Carotenoids represent one of the most widely distributed and structurally diverse classes of natural pigments, with important functions in photosynthesis, nutrition, and protection against photooxidative damage. In the eubacterial community, yellow, orange, and red carotenoids are produced by anoxygenic photosynthetic bacteria, cyanobacteria, and certain species of nonphotosynthetic bacteria. Many eukaryotes, including all algae and plants, as well as some fungi, also synthesize these pigments. In noncarotenogenic organisms, such as mammals, birds, amphibians, fish, crustaceans, and insects, dietary carotenoids and their metabolites also serve important biological roles. Within the last decade, major advances have been made in the elucidation of the molecular genetics, the biochemistry, and the regulation of eubacterial carotenoid biosynthesis. These developments have important implications for eukaryotes, and they make increasingly attractive the genetic manipulation of carotenoid content for biotechnological purposes.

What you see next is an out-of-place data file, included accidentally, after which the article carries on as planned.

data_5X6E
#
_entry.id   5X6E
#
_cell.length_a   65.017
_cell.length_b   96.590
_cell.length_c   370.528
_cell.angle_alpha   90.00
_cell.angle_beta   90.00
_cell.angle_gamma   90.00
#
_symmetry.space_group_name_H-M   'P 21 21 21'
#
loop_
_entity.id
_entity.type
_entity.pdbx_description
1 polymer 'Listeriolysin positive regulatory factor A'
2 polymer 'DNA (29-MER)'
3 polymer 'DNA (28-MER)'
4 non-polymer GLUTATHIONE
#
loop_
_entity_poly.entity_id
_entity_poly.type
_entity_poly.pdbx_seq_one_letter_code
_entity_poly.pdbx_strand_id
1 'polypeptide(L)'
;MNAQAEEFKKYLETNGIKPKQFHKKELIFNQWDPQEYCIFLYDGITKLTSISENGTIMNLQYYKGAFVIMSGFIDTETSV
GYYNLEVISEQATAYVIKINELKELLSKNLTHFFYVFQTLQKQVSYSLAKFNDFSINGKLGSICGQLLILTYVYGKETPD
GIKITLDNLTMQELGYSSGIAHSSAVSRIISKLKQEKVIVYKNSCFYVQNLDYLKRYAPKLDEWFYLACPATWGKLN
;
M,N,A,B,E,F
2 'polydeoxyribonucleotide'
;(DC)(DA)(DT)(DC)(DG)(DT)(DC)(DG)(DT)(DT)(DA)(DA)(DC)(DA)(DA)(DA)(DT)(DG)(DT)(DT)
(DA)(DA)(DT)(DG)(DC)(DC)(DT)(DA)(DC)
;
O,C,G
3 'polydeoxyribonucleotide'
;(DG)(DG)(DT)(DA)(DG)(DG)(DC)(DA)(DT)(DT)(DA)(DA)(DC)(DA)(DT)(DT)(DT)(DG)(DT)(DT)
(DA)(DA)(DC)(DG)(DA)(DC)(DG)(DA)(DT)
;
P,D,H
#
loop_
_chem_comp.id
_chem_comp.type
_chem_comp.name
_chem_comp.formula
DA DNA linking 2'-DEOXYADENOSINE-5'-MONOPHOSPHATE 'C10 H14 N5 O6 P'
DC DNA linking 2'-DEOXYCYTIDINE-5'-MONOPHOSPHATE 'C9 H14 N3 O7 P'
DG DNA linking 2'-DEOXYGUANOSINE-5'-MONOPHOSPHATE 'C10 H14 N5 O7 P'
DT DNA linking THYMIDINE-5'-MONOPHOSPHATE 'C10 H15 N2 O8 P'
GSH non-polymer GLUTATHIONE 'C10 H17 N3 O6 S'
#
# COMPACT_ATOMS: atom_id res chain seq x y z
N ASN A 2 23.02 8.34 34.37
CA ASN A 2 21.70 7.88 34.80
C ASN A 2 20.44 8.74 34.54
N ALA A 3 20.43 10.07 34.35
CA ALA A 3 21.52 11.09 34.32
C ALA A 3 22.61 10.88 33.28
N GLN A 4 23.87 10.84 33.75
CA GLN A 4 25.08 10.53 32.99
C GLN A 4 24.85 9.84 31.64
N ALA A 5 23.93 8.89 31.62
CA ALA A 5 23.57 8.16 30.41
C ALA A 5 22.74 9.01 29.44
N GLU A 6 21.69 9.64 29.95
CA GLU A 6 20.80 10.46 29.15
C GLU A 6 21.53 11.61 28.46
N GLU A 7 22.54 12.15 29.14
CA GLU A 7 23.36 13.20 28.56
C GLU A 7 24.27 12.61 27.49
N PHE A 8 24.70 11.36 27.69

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  • Article Type: Review Article
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